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BBC "Not In Bed With Bill Gates" 335

Posted by kdawson
from the nobody-uses-linux-anyway dept.
whoever57 writes "The BBC's head of technology denied rumors that a secret deal with Microsoft was behind the XP-only launch of the BBC's iPlayer. According to Ashley Highfield, the reason that the player only supports Windows XP is that only a small number of Linux visitors have come to the BBC's website. Why he would expect a large number of Linux-based visitors to the site when the media downloads are Windows XP only is not clear. He also thinks that 'Launching a software service to every platform simultaneously would have been launch suicide,' despite the example of many major sites that support Linux (even if this is through the closed-source flash player)."
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BBC "Not In Bed With Bill Gates"

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  • Lame reason. (Score:4, Insightful)

    by SCHecklerX (229973) <thecaptain@captaincodo.net> on Thursday November 01, 2007 @08:19AM (#21195383) Homepage
    Why is 'a small number of linux users' a reason for going with this? What is wrong with using a format that is available everywhere (including portable players!) as a matter of course?
  • by 26199 (577806) * on Thursday November 01, 2007 @08:21AM (#21195413) Homepage

    400-600 people on Linux use bbc.co.uk (in the UK)? I don't think so...

    Someone needs to recheck their server logs.

  • Perfect example (Score:1, Insightful)

    by Anonymous Coward on Thursday November 01, 2007 @08:26AM (#21195473)
    So management knows more about tech than the techs do?

    Launching with a java or flash player would have been suicide?

    Is the man a complete and utter idiot?

    What can be done to force him getting fored for being incompetent so we can try and find someone that is not stupid?

    These are questions that all of us want answered.
  • Chicken and egg (Score:2, Insightful)

    by darjen (879890) on Thursday November 01, 2007 @08:26AM (#21195481)

    Why he would expect a large number of Linux-based visitors to the site when the media downloads are Windows XP only is not clear.
    My guess is that they checked their logs before they created the application, and decided that the small portion of linux users on their site didn't justify the extra development costs of multi platform support. Of course, I didn't RTFA so I could be wrong on that.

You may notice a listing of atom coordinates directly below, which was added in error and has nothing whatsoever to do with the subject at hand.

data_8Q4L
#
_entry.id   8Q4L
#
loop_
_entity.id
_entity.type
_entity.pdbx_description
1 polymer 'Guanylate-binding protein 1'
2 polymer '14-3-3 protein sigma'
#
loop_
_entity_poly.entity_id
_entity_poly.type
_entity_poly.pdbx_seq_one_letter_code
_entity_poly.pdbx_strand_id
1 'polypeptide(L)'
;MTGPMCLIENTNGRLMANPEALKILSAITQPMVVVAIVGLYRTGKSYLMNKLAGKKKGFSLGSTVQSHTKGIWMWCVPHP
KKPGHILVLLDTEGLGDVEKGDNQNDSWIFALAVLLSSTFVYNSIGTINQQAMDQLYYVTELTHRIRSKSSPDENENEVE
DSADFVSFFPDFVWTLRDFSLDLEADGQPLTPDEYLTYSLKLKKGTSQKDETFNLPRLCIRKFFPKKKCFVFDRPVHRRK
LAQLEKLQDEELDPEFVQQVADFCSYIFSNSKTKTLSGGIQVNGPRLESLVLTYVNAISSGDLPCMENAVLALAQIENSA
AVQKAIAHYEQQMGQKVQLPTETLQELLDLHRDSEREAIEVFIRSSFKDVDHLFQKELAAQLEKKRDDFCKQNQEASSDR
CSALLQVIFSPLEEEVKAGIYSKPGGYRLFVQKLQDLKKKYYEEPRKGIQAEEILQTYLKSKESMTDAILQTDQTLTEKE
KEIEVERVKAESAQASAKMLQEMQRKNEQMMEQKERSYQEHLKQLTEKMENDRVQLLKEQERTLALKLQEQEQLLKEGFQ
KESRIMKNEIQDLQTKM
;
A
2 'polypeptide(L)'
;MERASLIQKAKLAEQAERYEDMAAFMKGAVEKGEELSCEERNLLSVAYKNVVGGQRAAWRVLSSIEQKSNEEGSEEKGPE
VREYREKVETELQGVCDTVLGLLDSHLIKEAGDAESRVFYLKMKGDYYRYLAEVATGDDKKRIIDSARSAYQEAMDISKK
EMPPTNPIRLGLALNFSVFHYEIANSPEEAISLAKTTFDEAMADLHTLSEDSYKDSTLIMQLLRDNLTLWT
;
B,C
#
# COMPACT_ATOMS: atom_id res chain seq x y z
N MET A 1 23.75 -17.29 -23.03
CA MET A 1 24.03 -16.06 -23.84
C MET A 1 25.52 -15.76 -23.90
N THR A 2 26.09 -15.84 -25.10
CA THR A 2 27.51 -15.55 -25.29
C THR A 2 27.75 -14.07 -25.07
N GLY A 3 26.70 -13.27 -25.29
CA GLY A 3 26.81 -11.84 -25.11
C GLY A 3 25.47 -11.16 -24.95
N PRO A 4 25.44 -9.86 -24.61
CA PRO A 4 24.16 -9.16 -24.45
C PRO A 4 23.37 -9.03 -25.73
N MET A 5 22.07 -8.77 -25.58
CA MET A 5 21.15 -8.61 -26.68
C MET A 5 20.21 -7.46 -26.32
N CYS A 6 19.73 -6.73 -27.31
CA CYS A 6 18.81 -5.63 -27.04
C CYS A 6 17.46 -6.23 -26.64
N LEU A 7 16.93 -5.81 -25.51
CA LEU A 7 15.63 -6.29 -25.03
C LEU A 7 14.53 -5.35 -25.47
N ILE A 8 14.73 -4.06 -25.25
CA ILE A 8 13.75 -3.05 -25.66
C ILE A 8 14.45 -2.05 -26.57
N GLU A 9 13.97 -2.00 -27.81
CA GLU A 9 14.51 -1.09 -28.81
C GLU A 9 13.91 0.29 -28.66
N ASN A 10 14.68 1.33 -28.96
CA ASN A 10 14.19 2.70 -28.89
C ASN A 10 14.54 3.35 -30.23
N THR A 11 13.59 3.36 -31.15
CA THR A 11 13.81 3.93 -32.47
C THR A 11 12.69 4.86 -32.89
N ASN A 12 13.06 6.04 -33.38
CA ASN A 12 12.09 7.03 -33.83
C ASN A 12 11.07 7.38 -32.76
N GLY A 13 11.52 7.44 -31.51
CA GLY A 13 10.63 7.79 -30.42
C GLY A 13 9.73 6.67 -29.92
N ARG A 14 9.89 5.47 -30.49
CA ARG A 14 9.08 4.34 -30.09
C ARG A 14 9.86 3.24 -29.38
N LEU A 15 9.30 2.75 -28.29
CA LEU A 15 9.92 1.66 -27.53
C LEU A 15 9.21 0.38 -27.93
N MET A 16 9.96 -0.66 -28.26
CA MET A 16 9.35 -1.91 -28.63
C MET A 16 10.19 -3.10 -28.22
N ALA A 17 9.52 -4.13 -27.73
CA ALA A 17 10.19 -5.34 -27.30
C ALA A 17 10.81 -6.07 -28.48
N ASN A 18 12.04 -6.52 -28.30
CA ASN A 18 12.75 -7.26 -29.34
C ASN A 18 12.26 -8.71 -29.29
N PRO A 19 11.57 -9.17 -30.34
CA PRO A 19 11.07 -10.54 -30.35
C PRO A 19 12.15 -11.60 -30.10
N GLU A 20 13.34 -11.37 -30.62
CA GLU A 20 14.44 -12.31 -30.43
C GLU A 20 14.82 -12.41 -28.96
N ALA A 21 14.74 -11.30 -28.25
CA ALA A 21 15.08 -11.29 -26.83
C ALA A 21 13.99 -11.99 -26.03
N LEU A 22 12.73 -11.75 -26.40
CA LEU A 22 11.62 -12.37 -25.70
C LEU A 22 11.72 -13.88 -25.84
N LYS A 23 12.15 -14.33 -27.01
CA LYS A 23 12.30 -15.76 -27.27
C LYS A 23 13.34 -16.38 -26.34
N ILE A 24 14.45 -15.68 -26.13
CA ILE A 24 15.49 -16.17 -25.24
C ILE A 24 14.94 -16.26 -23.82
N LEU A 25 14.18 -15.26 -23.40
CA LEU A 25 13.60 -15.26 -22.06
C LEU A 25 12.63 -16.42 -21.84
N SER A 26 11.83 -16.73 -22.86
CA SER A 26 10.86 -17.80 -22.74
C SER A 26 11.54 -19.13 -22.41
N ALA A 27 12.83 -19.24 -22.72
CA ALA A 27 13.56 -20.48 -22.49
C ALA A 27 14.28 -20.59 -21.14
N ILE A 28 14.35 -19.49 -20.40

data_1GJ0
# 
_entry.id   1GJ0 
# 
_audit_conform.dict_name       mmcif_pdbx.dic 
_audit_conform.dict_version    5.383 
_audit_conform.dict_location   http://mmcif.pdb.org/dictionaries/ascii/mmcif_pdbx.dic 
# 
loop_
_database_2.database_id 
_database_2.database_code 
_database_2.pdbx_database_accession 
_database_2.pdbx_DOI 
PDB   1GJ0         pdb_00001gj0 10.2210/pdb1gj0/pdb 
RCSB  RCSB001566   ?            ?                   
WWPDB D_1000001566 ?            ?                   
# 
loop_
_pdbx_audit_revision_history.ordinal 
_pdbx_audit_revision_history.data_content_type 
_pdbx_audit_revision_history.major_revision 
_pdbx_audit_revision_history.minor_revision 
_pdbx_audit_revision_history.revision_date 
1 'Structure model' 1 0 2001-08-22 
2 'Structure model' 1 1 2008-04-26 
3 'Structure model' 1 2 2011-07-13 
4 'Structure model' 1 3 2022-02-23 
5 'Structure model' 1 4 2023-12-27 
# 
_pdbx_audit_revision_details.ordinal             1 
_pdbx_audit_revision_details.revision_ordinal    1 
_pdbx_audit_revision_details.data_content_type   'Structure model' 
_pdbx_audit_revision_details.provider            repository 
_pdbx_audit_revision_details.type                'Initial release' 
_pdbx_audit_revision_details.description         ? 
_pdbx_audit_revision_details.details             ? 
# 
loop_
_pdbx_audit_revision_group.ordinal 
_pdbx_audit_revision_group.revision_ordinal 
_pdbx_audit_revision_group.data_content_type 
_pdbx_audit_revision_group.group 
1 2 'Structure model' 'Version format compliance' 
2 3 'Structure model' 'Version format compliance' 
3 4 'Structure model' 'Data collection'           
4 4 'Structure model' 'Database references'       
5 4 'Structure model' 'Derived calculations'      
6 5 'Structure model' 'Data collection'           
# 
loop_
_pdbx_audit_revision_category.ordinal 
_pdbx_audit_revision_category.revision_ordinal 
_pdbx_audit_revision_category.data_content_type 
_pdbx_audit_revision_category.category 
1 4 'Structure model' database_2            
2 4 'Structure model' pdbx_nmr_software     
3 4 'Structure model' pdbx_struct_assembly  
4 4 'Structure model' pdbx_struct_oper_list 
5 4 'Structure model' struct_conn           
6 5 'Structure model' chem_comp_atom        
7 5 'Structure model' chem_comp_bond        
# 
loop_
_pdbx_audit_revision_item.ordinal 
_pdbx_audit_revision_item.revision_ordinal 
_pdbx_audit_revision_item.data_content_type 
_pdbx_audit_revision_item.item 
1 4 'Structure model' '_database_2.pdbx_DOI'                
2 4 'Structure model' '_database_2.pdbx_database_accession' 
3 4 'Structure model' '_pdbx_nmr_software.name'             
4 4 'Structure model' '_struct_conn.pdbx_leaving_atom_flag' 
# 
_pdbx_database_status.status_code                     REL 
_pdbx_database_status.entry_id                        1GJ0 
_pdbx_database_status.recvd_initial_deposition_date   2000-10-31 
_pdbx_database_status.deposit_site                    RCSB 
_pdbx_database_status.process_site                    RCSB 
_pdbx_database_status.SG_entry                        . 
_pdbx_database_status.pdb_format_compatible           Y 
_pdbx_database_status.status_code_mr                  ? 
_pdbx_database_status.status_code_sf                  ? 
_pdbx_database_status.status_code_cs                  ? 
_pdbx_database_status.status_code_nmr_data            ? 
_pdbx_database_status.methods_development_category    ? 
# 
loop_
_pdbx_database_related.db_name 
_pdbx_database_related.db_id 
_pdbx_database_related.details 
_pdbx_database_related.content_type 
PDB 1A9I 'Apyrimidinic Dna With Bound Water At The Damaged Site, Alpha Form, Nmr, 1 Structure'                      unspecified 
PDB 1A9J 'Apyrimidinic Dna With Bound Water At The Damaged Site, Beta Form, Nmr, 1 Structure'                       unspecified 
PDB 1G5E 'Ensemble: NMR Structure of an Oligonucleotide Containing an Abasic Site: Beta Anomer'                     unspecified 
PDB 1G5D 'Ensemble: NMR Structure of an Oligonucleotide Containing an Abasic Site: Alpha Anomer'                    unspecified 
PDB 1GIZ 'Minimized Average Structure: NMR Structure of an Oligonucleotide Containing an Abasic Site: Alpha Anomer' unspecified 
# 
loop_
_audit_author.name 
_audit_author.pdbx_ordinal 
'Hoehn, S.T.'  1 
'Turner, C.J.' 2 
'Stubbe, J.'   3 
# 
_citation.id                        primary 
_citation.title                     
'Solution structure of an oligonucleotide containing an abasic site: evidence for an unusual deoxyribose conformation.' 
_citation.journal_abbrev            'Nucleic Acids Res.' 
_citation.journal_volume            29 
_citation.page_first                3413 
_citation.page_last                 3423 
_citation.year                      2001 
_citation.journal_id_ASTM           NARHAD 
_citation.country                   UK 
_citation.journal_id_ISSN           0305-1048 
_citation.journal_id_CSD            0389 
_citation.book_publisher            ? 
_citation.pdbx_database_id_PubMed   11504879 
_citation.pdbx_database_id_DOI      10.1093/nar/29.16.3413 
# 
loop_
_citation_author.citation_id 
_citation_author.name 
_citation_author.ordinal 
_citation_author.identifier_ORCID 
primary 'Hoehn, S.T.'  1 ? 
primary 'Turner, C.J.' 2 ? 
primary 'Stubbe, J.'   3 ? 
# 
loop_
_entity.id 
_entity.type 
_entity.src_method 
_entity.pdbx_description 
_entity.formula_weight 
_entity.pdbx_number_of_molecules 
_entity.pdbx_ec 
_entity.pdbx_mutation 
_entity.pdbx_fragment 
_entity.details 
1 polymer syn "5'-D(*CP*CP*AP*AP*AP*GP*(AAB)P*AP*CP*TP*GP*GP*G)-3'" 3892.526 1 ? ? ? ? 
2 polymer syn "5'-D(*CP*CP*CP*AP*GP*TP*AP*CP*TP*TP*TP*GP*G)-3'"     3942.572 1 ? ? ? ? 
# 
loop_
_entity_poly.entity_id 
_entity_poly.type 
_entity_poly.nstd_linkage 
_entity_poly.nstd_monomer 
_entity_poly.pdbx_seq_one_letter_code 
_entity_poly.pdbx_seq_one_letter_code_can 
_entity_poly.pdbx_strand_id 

• by JetScootr (319545) on Thursday November 01, 2007 @08:28AM (#21195511) Journal
    "You don't decide how big to build the bridge by counting the number of people swimming the river."
    Cuz once the bridge is up, hundreds more who couldn't swim the distance will want to cross.
  • by Nomen Publicus (1150725) on Thursday November 01, 2007 @08:33AM (#21195593)
    The Beeb did it because it was the cheapest, easiest, but not best, option.

    That said, it was a really stupid move and managed to get everybody from the smallest Linux hacker to the UK government commenting in public about the policy.

    Creating an open "player" for all platforms would have taken more resources at first, but from that point on all future platforms would be supported by the people who use the platform.

    Sadly, the Beeb needs closed source to implement the no-save and timed delete features forced on them by others.
  • Love the summary (Score:5, Insightful)

    by toleraen (831634) on Thursday November 01, 2007 @08:34AM (#21195609)

    Why he would expect a large number of Linux-based visitors to the site when the media downloads are Windows XP only is not clear.
    Hey Fudmitter, he's not talking about the media site, he's talking about news.bbc.co.uk. Still that seems a little low. We should have upped those numbers for him and linked his site directly in the summary...
  • by Anonymous Coward on Thursday November 01, 2007 @08:39AM (#21195669)
    400-600 people visited the beeb website and found it only supported XP/IE/Firefox.
    They subsequently began spoofing their User agent reply.
  • by Skiron (735617) on Thursday November 01, 2007 @08:49AM (#21195797) Homepage
    Bollocks... the licence money I pay FUNDS the BBC, which they are using to pay MS to produce a locked-in player that deliberately stops my using it as I do not use MS products.

    This sounds like racketeering, to me.
  • why a player? (Score:1, Insightful)

    by Anonymous Coward on Thursday November 01, 2007 @08:49AM (#21195803)
    This is 2007, they don't need a "player", that's already out there in a huge fashion, all they needed was to pick an open format, then let folks use whichever player they want. This was an artificial decision based on a "problem" that doesn't exist and that didn't need to happen.
  • by Sockatume (732728) on Thursday November 01, 2007 @08:50AM (#21195817)
    Executive summary: "Management ineptitude with statistics, not conspiracy, behind stupid BBC move."
  • Re:Lame reason. (Score:4, Insightful)

    by philicorda (544449) on Thursday November 01, 2007 @08:52AM (#21195835)
    You have this in reverse.
    Making the videos only work in Windows specific media players is more effort than using a common freely available codec.

    At an extreme, having a single page with links to the videos in mpeg format would have taken one person a day to set up.

    They may have their reasons, but technically the simplest solution is often... the simplest one.
  • What a moron (Score:1, Insightful)

    by mikeb (6025) on Thursday November 01, 2007 @08:55AM (#21195897) Homepage
    The really *scary* thing about this is that the BBC's HEAD OF TECHNOLOGY is still trotting out the bullshit line that this is about Linux users. It is not and never was. It's about a body that is publicly funded from MY F****NG TAXES, with a statutory duty to serve the whole UK population, choosing to use proprietary and encumbered technology. If he's too stupid to understand that he should resign.

    It is not about Linux. It is not about Linux. It is not about Linux.

    It's about ensuring that there is a free, open and competitive market in producing players. What annoys me is not that there is no Linux player, but that NOBODY CAN CREATE ONE from the specifications (since there aren't any).

    With idiots like this in charge at the Beeb, there's no hope.